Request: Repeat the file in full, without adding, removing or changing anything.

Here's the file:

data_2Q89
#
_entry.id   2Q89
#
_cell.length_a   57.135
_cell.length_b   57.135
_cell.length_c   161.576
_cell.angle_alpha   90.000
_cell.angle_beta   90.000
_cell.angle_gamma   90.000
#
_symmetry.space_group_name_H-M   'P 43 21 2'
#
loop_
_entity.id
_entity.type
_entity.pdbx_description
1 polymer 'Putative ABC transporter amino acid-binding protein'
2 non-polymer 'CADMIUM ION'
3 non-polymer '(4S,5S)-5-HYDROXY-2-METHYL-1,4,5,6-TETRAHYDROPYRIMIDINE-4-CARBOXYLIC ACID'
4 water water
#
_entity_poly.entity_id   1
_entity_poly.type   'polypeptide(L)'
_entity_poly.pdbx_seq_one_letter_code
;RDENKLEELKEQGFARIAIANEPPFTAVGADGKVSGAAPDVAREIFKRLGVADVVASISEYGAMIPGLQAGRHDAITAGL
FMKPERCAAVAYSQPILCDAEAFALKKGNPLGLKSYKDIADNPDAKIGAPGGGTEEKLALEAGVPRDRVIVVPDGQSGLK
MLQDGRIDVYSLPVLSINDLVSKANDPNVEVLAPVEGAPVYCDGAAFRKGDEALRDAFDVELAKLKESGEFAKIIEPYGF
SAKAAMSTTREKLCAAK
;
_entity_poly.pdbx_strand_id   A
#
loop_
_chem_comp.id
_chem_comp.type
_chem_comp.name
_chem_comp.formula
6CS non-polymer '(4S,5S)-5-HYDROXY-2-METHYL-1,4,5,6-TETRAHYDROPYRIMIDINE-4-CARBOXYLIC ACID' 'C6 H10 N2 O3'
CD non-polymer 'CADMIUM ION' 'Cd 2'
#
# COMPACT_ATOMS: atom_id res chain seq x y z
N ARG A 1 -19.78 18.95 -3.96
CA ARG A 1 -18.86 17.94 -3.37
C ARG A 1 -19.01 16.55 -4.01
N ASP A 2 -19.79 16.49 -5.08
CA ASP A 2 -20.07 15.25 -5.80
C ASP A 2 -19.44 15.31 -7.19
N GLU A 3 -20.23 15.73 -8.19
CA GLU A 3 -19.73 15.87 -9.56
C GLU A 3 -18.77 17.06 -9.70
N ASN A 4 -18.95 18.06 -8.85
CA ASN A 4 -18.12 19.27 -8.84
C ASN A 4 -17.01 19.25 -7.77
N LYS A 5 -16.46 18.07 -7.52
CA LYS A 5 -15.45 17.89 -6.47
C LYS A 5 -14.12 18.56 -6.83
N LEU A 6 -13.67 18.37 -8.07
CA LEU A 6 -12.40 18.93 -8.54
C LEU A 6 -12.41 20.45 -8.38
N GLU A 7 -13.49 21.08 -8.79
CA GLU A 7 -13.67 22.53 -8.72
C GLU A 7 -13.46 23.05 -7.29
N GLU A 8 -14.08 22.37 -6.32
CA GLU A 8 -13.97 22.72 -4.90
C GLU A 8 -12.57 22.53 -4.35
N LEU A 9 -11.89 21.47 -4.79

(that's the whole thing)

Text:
data_2Q89
#
_entry.id   2Q89
#
_cell.length_a   57.135
_cell.length_b   57.135
_cell.length_c   161.576
_cell.angle_alpha   90.000
_cell.angle_beta   90.000
_cell.angle_gamma   90.000
#
_symmetry.space_group_name_H-M   'P 43 21 2'
#
loop_
_entity.id
_entity.type
_entity.pdbx_description
1 polymer 'Putative ABC transporter amino acid-binding protein'
2 non-polymer 'CADMIUM ION'
3 non-polymer '(4S,5S)-5-HYDROXY-2-METHYL-1,4,5,6-TETRAHYDROPYRIMIDINE-4-CARBOXYLIC ACID'
4 water water
#
_entity_poly.entity_id   1
_entity_poly.type   'polypeptide(L)'
_entity_poly.pdbx_seq_one_letter_code
;RDENKLEELKEQGFARIAIANEPPFTAVGADGKVSGAAPDVAREIFKRLGVADVVASISEYGAMIPGLQAGRHDAITAGL
FMKPERCAAVAYSQPILCDAEAFALKKGNPLGLKSYKDIADNPDAKIGAPGGGTEEKLALEAGVPRDRVIVVPDGQSGLK
MLQDGRIDVYSLPVLSINDLVSKANDPNVEVLAPVEGAPVYCDGAAFRKGDEALRDAFDVELAKLKESGEFAKIIEPYGF
SAKAAMSTTREKLCAAK
;
_entity_poly.pdbx_strand_id   A
#
loop_
_chem_comp.id
_chem_comp.type
_chem_comp.name
_chem_comp.formula
6CS non-polymer '(4S,5S)-5-HYDROXY-2-METHYL-1,4,5,6-TETRAHYDROPYRIMIDINE-4-CARBOXYLIC ACID' 'C6 H10 N2 O3'
CD non-polymer 'CADMIUM ION' 'Cd 2'
#
# COMPACT_ATOMS: atom_id res chain seq x y z
N ARG A 1 -19.78 18.95 -3.96
CA ARG A 1 -18.86 17.94 -3.37
C ARG A 1 -19.01 16.55 -4.01
N ASP A 2 -19.79 16.49 -5.08
CA ASP A 2 -20.07 15.25 -5.80
C ASP A 2 -19.44 15.31 -7.19
N GLU A 3 -20.23 15.73 -8.19
CA GLU A 3 -19.73 15.87 -9.56
C GLU A 3 -18.77 17.06 -9.70
N ASN A 4 -18.95 18.06 -8.85
CA ASN A 4 -18.12 19.27 -8.84
C ASN A 4 -17.01 19.25 -7.77
N LYS A 5 -16.46 18.07 -7.52
CA LYS A 5 -15.45 17.89 -6.47
C LYS A 5 -14.12 18.56 -6.83
N LEU A 6 -13.67 18.37 -8.07
CA LEU A 6 -12.40 18.93 -8.54
C LEU A 6 -12.41 20.45 -8.38
N GLU A 7 -13.49 21.08 -8.79
CA GLU A 7 -13.67 22.53 -8.72
C GLU A 7 -13.46 23.05 -7.29
N GLU A 8 -14.08 22.37 -6.32
CA GLU A 8 -13.97 22.72 -4.90
C GLU A 8 -12.57 22.53 -4.35
N LEU A 9 -11.89 21.47 -4.79